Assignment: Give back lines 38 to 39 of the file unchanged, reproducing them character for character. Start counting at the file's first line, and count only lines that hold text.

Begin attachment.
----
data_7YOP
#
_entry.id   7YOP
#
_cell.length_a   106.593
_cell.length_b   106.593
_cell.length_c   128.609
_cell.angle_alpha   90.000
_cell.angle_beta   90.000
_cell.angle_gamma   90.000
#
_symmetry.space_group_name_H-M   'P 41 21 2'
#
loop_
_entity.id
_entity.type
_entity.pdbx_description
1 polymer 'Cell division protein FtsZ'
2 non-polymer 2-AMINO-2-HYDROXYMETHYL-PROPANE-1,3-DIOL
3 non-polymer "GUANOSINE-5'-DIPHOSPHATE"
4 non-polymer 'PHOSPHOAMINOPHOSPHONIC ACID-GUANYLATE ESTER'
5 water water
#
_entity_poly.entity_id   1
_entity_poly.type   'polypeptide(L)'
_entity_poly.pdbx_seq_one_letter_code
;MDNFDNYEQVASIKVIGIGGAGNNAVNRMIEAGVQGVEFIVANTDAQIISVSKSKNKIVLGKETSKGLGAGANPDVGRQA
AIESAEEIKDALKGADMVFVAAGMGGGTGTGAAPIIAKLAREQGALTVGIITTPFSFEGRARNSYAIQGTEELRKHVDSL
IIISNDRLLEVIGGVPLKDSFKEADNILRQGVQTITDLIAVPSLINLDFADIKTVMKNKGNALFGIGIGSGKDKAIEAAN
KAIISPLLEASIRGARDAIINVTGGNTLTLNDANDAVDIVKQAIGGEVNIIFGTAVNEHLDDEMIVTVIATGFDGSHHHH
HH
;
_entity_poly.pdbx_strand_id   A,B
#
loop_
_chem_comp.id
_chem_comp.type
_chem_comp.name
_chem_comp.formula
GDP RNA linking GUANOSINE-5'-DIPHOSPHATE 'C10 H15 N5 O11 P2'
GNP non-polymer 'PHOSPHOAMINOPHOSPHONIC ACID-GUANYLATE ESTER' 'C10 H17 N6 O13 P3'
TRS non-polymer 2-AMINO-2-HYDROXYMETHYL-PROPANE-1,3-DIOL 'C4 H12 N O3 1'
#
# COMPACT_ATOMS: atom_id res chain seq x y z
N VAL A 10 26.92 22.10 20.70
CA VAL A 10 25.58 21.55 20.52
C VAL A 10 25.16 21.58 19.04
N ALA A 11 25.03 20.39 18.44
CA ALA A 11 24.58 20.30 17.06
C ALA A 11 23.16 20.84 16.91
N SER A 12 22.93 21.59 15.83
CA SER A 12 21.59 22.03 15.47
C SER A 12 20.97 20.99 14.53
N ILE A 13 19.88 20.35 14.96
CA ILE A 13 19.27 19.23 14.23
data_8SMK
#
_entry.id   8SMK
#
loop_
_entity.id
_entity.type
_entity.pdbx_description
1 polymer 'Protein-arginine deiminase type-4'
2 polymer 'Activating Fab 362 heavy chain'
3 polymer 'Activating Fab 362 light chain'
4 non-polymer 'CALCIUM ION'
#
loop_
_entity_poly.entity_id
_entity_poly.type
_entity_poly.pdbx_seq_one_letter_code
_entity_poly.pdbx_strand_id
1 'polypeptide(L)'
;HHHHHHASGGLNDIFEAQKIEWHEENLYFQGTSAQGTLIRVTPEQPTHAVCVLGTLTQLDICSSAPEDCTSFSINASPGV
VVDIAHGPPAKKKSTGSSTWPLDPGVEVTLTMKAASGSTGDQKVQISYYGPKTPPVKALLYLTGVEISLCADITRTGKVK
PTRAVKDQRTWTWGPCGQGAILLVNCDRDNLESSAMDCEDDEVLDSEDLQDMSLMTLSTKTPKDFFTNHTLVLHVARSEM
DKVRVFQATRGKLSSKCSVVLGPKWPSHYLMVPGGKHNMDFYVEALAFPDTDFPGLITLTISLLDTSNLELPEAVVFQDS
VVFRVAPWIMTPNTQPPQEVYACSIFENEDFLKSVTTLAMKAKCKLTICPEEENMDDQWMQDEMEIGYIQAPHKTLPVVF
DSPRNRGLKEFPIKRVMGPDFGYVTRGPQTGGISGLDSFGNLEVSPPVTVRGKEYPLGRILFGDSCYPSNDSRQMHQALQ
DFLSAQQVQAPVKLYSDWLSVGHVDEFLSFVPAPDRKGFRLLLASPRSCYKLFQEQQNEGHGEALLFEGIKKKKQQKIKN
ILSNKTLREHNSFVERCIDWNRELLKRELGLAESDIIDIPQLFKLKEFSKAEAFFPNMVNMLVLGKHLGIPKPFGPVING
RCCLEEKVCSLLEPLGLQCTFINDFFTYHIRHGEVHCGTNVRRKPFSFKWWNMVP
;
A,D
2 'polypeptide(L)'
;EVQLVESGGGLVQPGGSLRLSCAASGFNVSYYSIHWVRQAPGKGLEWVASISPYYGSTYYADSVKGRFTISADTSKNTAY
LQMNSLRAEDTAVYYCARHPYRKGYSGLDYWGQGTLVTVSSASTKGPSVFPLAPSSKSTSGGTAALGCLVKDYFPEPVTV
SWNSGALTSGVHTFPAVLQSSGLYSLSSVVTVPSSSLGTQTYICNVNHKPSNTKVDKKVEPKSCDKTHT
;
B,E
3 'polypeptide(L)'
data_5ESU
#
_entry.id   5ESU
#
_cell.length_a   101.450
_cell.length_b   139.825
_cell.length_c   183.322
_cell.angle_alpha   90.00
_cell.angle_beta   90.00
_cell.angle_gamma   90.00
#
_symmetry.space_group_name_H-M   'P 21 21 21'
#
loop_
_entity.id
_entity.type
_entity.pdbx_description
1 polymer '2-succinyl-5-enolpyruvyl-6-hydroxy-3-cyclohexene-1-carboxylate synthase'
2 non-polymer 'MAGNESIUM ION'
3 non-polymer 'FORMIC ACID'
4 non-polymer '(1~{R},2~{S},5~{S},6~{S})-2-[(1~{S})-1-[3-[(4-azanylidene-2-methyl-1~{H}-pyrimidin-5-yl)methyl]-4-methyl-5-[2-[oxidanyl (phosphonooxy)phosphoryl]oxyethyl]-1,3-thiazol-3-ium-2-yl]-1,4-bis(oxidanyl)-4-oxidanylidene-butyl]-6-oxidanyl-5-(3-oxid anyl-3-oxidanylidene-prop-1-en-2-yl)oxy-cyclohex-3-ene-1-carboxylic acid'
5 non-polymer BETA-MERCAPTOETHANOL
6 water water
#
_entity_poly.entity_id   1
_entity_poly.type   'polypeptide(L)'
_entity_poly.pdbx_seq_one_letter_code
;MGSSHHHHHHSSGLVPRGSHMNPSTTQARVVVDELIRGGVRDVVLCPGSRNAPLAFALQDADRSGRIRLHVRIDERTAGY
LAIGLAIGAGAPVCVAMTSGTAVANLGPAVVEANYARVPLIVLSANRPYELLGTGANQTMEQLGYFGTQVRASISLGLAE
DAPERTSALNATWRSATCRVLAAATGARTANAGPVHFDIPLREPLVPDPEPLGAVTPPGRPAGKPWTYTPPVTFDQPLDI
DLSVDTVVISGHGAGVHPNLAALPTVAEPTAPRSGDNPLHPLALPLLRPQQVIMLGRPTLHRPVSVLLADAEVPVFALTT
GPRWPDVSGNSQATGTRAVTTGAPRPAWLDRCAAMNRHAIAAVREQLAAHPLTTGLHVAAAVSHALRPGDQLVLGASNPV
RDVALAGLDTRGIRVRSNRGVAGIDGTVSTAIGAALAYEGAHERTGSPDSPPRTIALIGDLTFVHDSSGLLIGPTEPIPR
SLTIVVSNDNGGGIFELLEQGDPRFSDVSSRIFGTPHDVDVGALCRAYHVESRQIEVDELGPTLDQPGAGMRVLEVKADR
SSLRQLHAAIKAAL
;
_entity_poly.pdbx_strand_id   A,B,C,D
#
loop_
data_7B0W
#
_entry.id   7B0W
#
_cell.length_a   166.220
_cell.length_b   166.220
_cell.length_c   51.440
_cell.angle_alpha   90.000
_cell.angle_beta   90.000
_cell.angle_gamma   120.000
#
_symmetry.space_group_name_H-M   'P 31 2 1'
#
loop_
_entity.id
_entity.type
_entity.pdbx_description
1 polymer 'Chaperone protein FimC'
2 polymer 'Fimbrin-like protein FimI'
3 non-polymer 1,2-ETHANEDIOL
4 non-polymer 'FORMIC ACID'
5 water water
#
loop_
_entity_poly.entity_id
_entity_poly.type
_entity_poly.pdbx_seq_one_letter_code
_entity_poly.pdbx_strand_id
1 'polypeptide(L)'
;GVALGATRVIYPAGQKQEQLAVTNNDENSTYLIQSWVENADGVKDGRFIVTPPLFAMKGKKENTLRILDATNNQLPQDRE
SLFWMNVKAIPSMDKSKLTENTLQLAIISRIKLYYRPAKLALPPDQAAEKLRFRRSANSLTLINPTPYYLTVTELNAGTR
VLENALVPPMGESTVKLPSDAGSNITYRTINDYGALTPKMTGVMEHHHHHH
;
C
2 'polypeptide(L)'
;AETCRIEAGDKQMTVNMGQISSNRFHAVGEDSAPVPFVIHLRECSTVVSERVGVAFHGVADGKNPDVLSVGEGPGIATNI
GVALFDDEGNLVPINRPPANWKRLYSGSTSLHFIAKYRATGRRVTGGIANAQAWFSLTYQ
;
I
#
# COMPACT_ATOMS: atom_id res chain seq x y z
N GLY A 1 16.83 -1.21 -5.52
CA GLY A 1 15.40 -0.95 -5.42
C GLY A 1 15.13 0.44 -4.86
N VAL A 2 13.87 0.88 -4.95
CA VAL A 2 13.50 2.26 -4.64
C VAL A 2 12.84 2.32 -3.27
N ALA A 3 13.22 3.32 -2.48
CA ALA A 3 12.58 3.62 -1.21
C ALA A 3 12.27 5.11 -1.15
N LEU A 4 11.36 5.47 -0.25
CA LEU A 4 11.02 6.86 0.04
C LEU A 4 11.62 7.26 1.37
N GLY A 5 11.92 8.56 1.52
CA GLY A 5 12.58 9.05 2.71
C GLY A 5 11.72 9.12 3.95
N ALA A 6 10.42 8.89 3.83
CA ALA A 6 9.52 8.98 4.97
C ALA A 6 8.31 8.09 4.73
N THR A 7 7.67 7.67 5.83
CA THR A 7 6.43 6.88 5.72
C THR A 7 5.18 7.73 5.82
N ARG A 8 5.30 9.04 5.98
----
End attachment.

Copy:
_chem_comp.name
_chem_comp.formula